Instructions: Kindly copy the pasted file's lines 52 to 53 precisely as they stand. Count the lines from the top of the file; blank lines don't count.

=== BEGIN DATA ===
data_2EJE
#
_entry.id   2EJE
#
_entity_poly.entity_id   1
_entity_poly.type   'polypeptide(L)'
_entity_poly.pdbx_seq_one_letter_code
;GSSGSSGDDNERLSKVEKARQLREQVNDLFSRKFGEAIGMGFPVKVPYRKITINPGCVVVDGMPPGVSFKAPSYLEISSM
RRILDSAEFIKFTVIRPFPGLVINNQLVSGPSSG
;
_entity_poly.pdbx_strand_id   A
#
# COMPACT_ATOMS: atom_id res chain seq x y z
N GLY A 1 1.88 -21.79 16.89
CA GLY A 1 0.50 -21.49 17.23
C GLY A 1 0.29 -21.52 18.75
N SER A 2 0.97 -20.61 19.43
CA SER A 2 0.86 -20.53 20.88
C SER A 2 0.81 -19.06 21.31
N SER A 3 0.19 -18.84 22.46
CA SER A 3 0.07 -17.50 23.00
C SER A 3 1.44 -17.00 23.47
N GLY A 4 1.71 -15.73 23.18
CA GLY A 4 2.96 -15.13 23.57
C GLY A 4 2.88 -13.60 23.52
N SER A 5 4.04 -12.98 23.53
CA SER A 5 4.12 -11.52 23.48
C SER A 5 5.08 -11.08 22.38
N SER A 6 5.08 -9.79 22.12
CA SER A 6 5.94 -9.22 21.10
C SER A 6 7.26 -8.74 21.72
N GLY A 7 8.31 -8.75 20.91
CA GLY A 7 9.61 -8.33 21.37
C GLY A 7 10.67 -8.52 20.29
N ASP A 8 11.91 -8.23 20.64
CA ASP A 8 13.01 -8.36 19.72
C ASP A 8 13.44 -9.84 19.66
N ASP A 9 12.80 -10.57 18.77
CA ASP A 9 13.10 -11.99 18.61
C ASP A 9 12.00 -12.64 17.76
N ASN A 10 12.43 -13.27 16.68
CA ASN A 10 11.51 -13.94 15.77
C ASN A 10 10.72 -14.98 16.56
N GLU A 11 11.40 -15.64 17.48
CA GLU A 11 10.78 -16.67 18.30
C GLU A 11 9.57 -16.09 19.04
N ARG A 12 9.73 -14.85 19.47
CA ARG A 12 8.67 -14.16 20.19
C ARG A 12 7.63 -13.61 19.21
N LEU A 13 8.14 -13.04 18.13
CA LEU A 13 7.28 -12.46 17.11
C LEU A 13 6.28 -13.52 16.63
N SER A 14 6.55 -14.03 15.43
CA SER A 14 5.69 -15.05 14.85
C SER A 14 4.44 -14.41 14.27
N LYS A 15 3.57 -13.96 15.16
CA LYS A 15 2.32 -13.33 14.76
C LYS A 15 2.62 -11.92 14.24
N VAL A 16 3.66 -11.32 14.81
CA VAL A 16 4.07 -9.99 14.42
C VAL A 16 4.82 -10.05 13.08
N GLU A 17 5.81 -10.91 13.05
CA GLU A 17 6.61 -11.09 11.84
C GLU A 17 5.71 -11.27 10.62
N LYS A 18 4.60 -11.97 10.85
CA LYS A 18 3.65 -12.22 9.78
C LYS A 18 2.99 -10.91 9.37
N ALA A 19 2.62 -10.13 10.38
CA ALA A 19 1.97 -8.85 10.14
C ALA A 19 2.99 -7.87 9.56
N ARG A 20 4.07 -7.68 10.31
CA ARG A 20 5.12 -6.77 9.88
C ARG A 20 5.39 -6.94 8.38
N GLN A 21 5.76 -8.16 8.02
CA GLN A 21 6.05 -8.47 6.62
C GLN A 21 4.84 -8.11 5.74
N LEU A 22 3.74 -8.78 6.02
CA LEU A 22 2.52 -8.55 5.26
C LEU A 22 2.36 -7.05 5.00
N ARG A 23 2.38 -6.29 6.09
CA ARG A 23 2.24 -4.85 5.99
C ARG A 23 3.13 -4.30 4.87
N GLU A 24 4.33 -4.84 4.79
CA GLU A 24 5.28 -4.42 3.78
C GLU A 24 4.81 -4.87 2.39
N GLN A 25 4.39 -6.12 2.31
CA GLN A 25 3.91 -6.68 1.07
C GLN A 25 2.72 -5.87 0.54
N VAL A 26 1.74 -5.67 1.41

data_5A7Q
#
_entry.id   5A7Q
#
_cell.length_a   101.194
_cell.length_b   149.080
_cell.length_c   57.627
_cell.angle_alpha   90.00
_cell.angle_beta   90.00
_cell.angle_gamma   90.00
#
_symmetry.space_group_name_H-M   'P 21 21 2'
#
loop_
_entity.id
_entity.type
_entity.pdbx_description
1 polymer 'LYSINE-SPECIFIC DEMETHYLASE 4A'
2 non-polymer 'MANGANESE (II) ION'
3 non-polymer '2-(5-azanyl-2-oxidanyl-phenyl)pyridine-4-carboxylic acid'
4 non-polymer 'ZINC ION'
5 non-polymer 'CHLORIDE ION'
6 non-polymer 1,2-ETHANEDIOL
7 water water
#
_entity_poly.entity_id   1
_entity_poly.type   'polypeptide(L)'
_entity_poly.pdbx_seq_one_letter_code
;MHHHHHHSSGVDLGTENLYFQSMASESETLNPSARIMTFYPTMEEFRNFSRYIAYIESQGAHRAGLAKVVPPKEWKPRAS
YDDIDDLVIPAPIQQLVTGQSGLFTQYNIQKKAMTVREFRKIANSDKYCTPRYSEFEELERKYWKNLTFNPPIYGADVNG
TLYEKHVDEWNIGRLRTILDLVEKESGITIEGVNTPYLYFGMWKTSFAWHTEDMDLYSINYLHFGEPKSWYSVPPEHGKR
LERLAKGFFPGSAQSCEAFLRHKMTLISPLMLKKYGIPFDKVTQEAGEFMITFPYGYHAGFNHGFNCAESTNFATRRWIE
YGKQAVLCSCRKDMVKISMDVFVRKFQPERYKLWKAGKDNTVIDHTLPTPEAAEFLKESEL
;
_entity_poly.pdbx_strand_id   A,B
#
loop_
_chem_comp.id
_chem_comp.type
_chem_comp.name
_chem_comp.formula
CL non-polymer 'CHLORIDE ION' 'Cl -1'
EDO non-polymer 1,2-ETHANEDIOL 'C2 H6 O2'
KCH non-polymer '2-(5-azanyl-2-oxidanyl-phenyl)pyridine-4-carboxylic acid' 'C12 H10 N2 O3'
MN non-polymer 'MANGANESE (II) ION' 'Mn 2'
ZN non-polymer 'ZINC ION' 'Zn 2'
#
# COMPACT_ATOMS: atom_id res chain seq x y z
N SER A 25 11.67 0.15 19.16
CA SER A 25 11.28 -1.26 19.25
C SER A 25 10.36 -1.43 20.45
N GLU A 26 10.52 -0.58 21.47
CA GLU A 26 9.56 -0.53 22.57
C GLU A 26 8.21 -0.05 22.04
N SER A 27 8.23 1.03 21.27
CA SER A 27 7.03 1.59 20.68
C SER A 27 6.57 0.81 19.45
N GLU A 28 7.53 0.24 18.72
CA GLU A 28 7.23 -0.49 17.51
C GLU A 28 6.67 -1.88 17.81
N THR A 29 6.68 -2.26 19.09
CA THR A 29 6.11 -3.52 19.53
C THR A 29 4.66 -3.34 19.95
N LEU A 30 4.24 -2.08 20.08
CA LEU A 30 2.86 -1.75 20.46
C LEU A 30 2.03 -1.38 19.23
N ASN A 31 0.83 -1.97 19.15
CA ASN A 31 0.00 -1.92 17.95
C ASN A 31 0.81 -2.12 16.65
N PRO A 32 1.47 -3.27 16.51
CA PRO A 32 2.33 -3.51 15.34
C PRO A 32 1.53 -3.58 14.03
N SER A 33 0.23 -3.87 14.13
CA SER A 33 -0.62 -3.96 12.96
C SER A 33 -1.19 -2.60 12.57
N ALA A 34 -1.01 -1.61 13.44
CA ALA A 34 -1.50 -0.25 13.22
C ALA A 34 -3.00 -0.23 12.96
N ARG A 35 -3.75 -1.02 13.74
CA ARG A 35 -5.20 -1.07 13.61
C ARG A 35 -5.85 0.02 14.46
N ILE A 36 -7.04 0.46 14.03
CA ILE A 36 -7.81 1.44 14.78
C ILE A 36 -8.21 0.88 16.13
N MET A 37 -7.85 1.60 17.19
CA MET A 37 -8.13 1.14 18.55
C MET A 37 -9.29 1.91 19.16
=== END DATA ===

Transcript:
C LEU A 13 6.28 -13.52 16.63
N SER A 14 6.55 -14.03 15.43